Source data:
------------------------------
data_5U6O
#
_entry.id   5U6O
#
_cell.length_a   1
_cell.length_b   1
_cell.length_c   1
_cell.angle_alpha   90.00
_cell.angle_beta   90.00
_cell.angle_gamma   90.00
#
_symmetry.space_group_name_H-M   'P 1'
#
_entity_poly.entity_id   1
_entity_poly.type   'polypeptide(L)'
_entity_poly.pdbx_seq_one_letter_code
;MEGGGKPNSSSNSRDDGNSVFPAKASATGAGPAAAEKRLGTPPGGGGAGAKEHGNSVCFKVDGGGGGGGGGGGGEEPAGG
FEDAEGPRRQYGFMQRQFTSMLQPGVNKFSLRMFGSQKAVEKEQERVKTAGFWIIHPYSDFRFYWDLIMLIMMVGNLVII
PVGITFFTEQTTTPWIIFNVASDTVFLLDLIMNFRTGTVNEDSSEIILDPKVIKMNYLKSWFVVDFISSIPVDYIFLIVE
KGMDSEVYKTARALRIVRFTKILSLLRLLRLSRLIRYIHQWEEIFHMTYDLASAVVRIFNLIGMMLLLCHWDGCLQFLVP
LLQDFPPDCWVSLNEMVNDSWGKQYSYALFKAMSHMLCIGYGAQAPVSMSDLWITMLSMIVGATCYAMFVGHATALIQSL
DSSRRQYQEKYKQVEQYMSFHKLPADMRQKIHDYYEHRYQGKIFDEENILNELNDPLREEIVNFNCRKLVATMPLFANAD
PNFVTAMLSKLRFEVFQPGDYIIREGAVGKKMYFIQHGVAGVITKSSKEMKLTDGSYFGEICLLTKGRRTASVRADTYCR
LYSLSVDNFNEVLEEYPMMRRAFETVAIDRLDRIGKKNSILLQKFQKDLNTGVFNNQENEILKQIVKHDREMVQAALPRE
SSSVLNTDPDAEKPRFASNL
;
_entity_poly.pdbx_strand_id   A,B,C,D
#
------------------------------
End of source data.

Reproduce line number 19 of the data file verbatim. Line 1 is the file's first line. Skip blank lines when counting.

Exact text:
PVGITFFTEQTTTPWIIFNVASDTVFLLDLIMNFRTGTVNEDSSEIILDPKVIKMNYLKSWFVVDFISSIPVDYIFLIVE